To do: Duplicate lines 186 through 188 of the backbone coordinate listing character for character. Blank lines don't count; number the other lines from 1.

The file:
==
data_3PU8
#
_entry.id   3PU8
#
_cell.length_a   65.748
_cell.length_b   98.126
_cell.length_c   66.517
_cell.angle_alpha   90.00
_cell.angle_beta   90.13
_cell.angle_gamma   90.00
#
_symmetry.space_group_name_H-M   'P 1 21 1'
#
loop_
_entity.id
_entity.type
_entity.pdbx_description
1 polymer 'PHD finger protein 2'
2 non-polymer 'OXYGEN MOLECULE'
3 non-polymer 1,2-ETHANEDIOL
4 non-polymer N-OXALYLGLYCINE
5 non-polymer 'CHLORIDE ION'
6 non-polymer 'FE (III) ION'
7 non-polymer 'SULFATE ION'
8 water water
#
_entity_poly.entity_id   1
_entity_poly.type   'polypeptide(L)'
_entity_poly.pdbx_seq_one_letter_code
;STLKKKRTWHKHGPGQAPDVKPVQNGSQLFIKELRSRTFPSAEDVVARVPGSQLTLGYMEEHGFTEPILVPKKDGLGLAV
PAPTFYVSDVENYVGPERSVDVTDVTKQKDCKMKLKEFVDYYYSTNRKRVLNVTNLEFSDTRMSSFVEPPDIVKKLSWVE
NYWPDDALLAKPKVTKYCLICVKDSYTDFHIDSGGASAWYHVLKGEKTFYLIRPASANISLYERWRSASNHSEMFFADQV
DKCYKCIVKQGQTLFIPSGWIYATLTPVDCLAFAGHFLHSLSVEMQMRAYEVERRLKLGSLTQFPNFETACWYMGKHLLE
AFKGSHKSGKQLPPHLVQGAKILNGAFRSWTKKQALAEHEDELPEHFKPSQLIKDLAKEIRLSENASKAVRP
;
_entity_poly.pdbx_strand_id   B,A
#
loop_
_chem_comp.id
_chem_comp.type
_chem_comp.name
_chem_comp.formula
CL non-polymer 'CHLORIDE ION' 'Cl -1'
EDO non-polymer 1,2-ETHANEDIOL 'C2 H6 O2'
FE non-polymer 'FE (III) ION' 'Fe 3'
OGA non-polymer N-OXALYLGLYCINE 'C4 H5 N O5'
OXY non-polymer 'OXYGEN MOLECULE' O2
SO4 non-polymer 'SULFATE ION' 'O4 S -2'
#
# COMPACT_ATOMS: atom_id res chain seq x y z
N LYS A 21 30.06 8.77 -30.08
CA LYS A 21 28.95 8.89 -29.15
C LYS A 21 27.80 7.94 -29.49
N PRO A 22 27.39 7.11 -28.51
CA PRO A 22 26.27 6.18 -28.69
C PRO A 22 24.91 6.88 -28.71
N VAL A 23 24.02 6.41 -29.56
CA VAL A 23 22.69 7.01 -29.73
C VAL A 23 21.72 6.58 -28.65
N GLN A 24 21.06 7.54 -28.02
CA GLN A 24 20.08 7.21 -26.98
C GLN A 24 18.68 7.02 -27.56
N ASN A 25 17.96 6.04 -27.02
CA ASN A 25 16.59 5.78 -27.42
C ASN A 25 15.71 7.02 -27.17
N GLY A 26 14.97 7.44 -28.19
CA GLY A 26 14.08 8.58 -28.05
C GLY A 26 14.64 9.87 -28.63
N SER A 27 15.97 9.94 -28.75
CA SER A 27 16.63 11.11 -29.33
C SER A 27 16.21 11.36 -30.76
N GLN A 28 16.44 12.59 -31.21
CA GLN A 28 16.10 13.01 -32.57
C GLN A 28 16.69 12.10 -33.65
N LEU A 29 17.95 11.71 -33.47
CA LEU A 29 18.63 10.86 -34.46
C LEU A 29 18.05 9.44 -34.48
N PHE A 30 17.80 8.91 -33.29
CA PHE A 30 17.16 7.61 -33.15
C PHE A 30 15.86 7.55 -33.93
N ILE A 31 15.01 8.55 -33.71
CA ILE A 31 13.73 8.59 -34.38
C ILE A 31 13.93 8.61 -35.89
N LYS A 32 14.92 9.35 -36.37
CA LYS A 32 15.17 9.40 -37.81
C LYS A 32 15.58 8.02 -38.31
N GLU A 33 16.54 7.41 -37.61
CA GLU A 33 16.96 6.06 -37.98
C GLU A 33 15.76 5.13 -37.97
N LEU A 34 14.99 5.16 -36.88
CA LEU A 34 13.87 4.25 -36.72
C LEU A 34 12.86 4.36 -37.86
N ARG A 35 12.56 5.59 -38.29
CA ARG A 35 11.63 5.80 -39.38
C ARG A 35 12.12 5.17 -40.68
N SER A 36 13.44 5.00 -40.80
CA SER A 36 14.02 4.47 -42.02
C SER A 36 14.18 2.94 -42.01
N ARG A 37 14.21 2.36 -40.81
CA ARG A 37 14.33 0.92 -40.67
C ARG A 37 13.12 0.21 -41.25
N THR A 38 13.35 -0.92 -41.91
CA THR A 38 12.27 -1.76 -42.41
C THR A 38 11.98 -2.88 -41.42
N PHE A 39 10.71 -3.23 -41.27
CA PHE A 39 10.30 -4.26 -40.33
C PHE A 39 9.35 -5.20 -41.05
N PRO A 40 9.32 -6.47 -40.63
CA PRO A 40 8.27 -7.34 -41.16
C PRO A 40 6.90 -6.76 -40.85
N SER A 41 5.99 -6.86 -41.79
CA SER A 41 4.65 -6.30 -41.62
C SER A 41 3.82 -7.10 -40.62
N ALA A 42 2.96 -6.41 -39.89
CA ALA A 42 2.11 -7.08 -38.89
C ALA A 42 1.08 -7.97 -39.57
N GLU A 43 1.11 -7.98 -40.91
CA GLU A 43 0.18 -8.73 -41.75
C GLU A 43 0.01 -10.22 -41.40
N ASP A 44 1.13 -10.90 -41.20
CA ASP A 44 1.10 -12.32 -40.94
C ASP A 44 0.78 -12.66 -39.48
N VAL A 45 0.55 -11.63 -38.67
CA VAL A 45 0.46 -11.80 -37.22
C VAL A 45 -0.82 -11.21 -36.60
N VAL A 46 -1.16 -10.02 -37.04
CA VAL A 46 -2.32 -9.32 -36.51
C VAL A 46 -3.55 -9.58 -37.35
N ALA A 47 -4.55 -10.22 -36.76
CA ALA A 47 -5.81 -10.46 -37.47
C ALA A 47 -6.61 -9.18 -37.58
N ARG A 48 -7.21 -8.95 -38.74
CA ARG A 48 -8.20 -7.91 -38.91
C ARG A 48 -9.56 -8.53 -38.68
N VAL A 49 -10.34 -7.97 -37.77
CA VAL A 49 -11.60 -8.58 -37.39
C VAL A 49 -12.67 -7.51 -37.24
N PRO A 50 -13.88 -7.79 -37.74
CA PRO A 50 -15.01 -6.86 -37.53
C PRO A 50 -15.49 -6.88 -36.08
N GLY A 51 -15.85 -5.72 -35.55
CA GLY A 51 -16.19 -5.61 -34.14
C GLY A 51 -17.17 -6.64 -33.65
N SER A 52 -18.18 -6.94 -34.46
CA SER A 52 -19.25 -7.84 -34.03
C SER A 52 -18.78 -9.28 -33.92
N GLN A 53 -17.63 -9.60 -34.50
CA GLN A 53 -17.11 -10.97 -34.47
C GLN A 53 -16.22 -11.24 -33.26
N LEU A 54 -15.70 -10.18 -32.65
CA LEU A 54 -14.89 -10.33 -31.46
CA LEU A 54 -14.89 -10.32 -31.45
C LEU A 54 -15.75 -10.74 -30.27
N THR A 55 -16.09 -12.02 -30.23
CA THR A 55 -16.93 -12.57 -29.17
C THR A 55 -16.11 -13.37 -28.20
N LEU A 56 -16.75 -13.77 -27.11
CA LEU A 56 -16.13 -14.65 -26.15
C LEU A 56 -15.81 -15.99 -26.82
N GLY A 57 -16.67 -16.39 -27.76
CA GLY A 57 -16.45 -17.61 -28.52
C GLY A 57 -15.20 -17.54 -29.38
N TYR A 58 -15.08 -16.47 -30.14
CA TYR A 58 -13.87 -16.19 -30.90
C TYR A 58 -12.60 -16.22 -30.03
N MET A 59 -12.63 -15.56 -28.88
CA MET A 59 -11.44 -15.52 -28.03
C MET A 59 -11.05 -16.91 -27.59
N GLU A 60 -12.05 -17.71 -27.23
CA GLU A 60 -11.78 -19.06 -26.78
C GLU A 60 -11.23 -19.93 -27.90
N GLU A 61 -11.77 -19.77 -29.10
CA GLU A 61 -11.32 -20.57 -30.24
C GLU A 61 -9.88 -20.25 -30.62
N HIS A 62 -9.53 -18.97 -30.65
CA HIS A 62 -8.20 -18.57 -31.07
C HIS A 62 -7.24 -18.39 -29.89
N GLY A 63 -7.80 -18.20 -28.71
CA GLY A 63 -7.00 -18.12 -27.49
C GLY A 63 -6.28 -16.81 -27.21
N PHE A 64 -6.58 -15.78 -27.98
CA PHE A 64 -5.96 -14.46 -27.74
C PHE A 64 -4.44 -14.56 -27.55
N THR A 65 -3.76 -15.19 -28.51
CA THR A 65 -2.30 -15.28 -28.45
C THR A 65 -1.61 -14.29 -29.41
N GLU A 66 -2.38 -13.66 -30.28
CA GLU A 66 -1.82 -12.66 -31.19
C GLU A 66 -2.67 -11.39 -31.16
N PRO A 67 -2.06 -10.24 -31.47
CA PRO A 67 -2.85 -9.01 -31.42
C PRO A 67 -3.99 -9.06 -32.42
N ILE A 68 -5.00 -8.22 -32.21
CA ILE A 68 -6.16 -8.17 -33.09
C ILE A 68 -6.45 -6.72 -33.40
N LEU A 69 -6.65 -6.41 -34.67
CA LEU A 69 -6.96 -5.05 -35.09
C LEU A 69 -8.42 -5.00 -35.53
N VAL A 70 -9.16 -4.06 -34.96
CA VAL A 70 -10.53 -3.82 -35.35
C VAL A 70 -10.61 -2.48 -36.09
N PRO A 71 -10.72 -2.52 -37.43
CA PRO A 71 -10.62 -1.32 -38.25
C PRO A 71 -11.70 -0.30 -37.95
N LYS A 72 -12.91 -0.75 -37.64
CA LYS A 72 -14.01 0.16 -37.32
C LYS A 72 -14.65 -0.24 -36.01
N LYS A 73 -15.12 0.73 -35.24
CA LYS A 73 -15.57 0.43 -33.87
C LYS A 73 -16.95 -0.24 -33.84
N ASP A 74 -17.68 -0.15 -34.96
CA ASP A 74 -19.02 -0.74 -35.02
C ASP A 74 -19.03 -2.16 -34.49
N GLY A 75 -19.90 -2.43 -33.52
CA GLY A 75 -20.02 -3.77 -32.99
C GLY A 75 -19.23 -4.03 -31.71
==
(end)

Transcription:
C THR A 65 -1.61 -14.29 -29.41
N GLU A 66 -2.38 -13.66 -30.28
CA GLU A 66 -1.82 -12.66 -31.19